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Cork Facts, Myths, and Realities

Q. Why are the cork forests so important?

A. The cork groves in the Mediterranean Basin contain some of the world’s highest levels of forest biodiversity including endemic plants and endangered species such as the Iberian Lynx, the Iberian Imperial Eagle, and the Barbary Deer. These groves are a vital source of income for thousands of family farmers, who for generations have lived and worked in these forests. The cork groves absorb millions of tons of CO2 each year helping to combat global warming. The forests also provide the greatest defense against the desertification of this region. In short, the cork forests are one of the most sustainable and environmentally harvested forests in the world.

Q. What happens to the cork trees after the bark is removed?

A. Contrary to widely held misconceptions, the trees are not cut down or harmed in any way in the harvesting process. Like sheep, whose shorn wool grows back over time, the bark from a cork oak regenerates every nine years.

Q. Isn’t there a cork shortage?

A. No. Based upon current estimates, there is enough cork to seal all wine bottles produced in the world for the next 100 years. The cork forests are now being more sustainably managed than ever before, and new planting is always ongoing.

Q. When it comes to waste disposal, how do screw caps and plastic closures compare with natural cork?

A.  Natural cork is both biodegradable and recyclable. There are two national organizations – ReCork (http://recork.org/) and Cork ReHarvest (http://www.corkforest.org/cork_reharvest.php) – that collect used cork so that it doesn’t end up in a landfill. The cork that is collected does not go back into wine bottles; it is ground up and manufactured into new cork products.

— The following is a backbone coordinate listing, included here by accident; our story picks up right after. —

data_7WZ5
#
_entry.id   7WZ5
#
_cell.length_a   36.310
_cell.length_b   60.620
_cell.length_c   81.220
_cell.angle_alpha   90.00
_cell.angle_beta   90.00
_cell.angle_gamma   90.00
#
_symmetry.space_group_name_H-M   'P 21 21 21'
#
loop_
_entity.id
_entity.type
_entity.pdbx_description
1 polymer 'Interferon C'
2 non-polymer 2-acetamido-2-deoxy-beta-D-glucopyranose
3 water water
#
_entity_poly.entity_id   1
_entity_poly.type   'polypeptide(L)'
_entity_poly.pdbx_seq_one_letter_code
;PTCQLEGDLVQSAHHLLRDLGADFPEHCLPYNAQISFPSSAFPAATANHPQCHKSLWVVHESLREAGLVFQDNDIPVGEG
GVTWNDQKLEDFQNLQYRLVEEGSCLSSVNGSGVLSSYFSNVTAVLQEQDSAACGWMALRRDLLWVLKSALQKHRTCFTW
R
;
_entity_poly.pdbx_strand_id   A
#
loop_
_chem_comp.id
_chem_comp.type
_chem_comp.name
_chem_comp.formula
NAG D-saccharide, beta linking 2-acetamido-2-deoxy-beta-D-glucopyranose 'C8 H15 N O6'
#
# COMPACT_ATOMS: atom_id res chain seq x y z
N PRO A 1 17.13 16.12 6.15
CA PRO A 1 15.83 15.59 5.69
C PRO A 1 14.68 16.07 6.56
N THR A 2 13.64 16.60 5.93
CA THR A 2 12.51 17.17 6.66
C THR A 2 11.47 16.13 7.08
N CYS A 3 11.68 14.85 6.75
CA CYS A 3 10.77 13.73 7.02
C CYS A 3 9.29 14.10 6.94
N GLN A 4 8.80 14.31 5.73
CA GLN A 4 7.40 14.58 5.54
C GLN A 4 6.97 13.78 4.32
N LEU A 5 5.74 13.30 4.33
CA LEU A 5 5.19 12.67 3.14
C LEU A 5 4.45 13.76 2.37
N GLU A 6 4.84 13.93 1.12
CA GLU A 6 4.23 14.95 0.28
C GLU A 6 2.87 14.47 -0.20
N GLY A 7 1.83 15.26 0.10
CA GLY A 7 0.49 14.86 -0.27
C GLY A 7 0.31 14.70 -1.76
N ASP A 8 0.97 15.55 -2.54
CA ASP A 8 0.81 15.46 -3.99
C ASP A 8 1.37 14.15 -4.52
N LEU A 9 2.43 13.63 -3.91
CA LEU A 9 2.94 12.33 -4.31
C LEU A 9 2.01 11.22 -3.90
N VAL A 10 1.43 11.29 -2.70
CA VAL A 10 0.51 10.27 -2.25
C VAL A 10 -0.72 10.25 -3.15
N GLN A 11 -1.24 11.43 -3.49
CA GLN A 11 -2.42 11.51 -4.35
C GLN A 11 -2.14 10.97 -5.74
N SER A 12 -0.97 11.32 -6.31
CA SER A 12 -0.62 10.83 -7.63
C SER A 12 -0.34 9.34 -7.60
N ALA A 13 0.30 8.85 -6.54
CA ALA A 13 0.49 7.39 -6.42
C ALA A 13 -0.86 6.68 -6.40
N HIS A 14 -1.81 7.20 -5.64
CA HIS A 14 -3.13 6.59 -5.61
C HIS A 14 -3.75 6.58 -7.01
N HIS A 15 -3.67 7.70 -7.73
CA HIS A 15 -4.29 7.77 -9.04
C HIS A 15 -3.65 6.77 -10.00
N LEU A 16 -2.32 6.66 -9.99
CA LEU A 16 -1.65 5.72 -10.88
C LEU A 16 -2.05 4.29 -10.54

Metal screw caps are not biodegradable. Because of their small size, there are currently no recycling facilities in the U.S. that accept them. e The manufacturers of aluminum metal screw caps often utilize toxic materials, and in comparison to the production of a natural cork, 24 times more greenhouse gasses are released and over 10 times more energy is used when making one screw cap.

Plastic closures are made from petro-chemicals, many of which pose potential health risks if not carefully monitored and controlled. They are not biodegradable and are rarely recycled. They are not sourced from a sustainable product and generate 10 times more greenhouse gasses than natural cork to produce.

Q. Why is cork the preferred wine stopper?

A.  For centuries, cork stoppers have been the closure par excellence for wine, preferred by over 70% of producers worldwide and used in more than 12 billion bottles every year. 93% of wine consumers associate natural cork with higher quality wines. The reason is simple. Unlike alternative stoppers, only cork allows just the right amount of oxygen to interact with the wine so that it ages properly.

Q. Isn’t cork taint a huge problem?

A.  No. Over the last 10 years the cork industry has committed millions of dollars to research and development, quality control and forestry practices to improve every aspect of the cork closure manufacturing process to prevent bottles of wine from ever becoming “corked.”

There is no doubt, that the cork industry was slow to react to the problem of 2,4,6 Trichloroanisole (TCA). That lack of response resulted in the wine industry asking for alternative closures to be developed. But with current testing indicating that wine taint from bottles closed with natural cork is down to less than 1%, there is no quality benefit to using an alternative closure.

Q. Doesn’t TCA come exclusively from cork?

A.  No. TCA is a natural compound that may be derived from sources other than cork, such as from barrels or other sources of wood. It can be present in wines that are sealed with metal screw caps and plastics.